One of the central moral lessons of Frankenstein is that you shouldn't dress up in your bridal gown with a massively long train and turn your back to the window when there's a monster about. Also, don't let your dummy fiancée lock you in the room.
In the film, the monster doesn't do anything to Elizabeth; he just chases her around till she faints, and then the rescuers get in the door and he runs off. But the symbolism here—an invader in the bridal chamber—is clearly meant to point to sex.
Remember that Henry keeps putting the marriage off (and putting it off), but the monster has no such uncertainties. He comes right in. The monster then can be seen as all the buried sexual instincts that Henry has pushed to one side—instincts which come back, despite his best efforts, and wreak havoc.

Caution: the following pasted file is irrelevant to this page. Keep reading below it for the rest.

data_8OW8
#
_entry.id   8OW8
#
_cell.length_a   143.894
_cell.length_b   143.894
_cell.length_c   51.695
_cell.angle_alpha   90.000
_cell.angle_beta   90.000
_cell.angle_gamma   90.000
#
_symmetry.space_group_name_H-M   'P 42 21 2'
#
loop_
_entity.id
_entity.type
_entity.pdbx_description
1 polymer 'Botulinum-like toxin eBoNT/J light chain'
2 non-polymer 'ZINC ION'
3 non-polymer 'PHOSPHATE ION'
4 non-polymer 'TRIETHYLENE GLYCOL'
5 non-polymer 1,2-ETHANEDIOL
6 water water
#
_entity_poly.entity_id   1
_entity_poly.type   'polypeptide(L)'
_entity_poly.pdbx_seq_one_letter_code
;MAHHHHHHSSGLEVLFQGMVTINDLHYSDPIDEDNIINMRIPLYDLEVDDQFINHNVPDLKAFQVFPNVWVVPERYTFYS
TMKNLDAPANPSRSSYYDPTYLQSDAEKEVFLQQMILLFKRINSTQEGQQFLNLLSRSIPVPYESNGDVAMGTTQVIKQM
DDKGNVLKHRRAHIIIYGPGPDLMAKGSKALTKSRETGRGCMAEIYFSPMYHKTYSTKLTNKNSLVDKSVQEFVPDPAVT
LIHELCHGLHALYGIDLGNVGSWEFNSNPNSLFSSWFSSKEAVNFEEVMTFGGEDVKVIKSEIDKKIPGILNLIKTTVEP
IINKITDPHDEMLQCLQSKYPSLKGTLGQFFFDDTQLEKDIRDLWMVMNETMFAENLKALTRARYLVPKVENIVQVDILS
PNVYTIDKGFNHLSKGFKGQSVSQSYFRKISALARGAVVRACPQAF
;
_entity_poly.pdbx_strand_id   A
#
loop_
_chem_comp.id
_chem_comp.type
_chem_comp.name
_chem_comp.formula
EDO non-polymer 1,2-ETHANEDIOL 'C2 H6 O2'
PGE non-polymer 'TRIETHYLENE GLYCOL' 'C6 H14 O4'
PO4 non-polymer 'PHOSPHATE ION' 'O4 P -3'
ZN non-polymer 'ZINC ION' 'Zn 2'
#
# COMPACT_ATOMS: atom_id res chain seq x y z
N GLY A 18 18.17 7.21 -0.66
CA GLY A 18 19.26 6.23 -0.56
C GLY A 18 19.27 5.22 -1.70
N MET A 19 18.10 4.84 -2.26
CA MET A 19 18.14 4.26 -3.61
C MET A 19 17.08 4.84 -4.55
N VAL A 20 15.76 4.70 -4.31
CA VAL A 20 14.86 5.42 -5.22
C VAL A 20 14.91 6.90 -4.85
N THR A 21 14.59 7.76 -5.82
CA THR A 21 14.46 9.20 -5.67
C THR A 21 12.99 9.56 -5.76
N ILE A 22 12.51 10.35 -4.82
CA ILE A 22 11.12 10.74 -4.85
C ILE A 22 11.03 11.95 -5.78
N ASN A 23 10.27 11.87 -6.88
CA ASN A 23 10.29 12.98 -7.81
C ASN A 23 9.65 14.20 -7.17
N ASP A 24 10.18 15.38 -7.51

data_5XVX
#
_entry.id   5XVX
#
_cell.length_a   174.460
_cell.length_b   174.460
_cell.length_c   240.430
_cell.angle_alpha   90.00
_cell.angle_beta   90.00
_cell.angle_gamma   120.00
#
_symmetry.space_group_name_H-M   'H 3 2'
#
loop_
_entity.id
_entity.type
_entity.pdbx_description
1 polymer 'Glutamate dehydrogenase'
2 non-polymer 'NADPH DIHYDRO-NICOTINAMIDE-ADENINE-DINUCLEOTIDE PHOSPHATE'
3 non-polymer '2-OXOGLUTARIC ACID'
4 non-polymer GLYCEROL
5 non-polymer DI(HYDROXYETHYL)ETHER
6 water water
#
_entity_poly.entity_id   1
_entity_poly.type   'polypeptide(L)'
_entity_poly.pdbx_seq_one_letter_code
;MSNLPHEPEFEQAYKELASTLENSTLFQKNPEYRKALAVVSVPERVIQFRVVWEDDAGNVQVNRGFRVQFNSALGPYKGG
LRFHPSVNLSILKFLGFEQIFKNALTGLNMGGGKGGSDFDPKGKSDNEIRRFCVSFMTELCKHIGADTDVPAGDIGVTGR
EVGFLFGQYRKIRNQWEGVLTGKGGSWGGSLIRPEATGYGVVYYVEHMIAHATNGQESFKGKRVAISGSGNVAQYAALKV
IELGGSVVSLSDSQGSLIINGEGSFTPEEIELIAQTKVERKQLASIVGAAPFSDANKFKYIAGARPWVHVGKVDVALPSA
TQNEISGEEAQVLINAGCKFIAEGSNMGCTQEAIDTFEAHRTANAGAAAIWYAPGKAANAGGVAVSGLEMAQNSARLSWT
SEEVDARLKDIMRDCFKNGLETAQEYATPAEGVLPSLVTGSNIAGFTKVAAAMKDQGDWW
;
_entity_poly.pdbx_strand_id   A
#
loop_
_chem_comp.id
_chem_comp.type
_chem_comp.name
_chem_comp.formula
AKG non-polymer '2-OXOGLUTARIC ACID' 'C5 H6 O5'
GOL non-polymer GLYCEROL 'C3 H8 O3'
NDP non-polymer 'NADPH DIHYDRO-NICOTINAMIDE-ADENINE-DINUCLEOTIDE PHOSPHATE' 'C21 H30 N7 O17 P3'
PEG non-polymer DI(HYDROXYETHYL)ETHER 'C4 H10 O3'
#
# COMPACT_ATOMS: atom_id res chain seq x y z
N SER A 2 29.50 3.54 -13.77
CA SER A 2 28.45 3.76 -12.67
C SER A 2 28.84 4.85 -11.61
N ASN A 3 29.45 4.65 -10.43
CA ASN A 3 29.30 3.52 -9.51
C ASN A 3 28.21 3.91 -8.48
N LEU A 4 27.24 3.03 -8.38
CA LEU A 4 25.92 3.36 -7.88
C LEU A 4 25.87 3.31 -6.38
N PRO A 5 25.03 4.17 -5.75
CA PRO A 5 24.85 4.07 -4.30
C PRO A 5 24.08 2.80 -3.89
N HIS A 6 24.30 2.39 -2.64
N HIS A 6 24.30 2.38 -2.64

There's also the symbolic suggestion that Henry and the monster are the same person. Remember, Henry locks Elizabeth in the room; he ends up helping the monster. Man and monster collaborate to trap and assault her. Henry is supposed to be a pure souled romantic hero at this point in the narrative. But the return of the monster indicates that, perhaps, he's still kind of a stinker.